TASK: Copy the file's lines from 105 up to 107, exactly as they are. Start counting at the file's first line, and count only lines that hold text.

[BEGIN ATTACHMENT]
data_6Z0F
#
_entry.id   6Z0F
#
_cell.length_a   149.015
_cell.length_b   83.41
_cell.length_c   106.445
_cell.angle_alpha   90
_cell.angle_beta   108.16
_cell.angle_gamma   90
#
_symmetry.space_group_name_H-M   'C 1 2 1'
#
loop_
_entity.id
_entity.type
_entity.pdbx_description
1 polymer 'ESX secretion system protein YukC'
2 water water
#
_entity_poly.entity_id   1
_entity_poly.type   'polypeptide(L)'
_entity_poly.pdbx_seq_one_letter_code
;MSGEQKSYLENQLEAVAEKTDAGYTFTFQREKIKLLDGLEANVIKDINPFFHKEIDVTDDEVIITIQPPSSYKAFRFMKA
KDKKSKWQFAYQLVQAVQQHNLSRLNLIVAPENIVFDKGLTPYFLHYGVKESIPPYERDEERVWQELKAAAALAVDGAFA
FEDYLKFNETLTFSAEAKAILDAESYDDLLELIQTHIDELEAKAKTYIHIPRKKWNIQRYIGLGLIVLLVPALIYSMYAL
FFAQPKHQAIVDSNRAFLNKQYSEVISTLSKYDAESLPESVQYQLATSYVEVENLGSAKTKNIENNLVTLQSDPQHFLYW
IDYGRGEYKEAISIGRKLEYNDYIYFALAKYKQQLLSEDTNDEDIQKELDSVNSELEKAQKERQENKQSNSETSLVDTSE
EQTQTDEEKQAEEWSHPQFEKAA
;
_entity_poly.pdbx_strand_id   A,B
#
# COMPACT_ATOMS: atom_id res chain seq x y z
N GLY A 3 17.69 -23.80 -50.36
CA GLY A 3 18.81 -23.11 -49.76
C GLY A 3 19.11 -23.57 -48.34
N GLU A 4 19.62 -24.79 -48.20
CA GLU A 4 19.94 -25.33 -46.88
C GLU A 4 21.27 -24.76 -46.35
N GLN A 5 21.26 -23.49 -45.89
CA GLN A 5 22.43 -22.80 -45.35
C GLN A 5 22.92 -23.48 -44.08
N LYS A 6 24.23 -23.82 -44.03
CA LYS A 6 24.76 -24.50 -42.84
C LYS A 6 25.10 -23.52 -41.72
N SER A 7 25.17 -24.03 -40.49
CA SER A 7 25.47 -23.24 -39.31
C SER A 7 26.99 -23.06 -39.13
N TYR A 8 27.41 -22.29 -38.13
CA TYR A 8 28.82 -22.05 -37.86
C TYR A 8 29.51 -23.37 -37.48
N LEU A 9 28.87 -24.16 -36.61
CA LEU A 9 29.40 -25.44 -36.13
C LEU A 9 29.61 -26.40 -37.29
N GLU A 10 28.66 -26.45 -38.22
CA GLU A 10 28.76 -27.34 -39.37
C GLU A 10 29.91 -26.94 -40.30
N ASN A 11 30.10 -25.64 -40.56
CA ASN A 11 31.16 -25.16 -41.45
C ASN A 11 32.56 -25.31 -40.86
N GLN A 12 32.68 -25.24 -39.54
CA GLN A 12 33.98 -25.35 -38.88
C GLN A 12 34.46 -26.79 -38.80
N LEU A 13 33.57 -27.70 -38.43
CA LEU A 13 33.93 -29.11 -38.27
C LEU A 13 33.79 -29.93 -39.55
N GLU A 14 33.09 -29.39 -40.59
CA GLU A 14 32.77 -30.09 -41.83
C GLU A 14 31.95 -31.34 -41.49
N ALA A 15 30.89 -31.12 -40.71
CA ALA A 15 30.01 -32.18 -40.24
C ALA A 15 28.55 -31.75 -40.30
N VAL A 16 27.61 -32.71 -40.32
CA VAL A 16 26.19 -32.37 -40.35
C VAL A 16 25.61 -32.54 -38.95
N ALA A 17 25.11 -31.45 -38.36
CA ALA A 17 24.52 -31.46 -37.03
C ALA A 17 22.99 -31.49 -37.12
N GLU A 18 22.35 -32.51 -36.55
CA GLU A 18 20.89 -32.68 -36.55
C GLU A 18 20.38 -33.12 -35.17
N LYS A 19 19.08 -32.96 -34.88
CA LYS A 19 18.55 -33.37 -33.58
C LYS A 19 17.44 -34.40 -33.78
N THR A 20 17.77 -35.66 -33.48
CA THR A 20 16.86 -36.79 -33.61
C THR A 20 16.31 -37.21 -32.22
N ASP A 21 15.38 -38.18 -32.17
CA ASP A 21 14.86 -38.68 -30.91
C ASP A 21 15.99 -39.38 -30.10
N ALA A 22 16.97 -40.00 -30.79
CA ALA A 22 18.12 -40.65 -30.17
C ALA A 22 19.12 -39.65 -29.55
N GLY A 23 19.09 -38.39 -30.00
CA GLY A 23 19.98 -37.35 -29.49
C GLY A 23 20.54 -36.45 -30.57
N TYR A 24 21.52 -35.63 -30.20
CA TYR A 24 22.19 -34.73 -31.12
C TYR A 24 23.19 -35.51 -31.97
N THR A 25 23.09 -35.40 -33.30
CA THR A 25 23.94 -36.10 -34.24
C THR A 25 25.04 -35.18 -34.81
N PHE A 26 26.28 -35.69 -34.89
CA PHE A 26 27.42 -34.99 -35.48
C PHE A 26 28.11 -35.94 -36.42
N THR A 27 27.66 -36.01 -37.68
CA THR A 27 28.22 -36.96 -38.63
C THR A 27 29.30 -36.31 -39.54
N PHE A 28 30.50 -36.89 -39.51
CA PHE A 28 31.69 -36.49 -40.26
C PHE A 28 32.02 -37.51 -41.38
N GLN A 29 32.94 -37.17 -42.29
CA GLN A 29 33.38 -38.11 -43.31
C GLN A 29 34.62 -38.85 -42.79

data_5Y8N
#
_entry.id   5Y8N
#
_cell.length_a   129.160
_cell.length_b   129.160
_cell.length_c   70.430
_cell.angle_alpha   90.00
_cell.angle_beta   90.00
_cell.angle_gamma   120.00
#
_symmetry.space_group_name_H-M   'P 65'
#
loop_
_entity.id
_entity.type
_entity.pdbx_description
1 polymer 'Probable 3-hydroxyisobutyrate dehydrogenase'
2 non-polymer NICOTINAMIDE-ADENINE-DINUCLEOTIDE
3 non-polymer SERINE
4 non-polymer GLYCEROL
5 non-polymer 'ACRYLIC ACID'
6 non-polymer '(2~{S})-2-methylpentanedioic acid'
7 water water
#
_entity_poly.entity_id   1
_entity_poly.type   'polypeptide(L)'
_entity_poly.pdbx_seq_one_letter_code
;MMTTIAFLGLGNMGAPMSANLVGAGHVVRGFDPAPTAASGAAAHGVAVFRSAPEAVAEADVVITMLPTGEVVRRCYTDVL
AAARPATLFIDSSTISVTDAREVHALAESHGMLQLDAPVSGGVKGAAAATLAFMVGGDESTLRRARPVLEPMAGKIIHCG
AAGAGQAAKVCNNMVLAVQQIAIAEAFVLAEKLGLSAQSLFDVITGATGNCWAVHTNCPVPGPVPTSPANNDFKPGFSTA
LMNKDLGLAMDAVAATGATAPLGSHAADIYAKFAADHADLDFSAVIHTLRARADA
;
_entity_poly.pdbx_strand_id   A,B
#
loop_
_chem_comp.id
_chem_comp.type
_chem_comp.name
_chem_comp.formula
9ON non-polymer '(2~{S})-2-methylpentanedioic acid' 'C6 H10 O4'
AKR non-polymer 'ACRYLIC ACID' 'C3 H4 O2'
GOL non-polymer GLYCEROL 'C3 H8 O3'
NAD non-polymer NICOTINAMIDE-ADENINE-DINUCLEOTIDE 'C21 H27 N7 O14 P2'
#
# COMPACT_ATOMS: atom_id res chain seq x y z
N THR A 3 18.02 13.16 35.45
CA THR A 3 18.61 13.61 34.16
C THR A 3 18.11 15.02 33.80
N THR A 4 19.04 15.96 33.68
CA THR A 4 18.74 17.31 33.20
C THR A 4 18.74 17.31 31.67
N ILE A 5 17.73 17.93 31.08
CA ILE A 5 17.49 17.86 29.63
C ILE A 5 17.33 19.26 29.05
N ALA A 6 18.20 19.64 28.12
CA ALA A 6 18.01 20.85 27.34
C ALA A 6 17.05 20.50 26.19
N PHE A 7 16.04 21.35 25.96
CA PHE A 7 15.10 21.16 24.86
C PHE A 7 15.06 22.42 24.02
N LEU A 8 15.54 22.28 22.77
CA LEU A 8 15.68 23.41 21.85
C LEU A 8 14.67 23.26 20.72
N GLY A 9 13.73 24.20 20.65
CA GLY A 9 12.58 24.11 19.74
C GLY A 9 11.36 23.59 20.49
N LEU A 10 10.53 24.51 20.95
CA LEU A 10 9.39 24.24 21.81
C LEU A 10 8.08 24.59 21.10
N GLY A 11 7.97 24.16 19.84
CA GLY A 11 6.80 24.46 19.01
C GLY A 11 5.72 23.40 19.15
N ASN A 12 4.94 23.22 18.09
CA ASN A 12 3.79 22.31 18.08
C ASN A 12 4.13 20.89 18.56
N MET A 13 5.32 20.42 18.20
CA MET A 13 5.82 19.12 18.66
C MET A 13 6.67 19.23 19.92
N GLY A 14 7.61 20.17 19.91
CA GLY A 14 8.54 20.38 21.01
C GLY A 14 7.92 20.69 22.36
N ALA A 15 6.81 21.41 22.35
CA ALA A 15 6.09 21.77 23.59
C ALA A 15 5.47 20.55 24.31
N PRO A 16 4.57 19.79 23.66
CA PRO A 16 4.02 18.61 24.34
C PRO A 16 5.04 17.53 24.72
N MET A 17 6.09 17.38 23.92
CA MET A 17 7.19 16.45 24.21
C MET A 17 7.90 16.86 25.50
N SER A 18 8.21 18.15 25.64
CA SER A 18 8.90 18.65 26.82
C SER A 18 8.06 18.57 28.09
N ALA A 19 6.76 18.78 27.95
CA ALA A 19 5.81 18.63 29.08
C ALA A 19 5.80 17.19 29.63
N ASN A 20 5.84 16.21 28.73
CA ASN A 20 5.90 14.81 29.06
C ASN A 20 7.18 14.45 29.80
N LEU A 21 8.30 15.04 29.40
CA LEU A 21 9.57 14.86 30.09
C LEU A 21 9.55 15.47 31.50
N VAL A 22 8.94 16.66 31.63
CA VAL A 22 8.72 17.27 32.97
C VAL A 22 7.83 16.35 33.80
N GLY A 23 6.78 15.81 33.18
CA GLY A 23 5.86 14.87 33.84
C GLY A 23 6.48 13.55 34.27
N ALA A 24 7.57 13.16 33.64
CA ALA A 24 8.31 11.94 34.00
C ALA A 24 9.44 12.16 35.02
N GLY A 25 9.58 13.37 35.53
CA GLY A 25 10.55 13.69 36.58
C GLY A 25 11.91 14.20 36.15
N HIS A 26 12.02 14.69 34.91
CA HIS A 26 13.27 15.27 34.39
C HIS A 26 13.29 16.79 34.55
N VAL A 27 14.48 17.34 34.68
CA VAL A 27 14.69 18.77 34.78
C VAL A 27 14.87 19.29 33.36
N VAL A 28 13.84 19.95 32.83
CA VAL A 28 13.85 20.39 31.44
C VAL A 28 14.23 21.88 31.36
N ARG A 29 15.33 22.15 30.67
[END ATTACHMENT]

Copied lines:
C PHE A 26 28.11 -35.94 -36.42
N THR A 27 27.66 -36.01 -37.68
CA THR A 27 28.22 -36.96 -38.63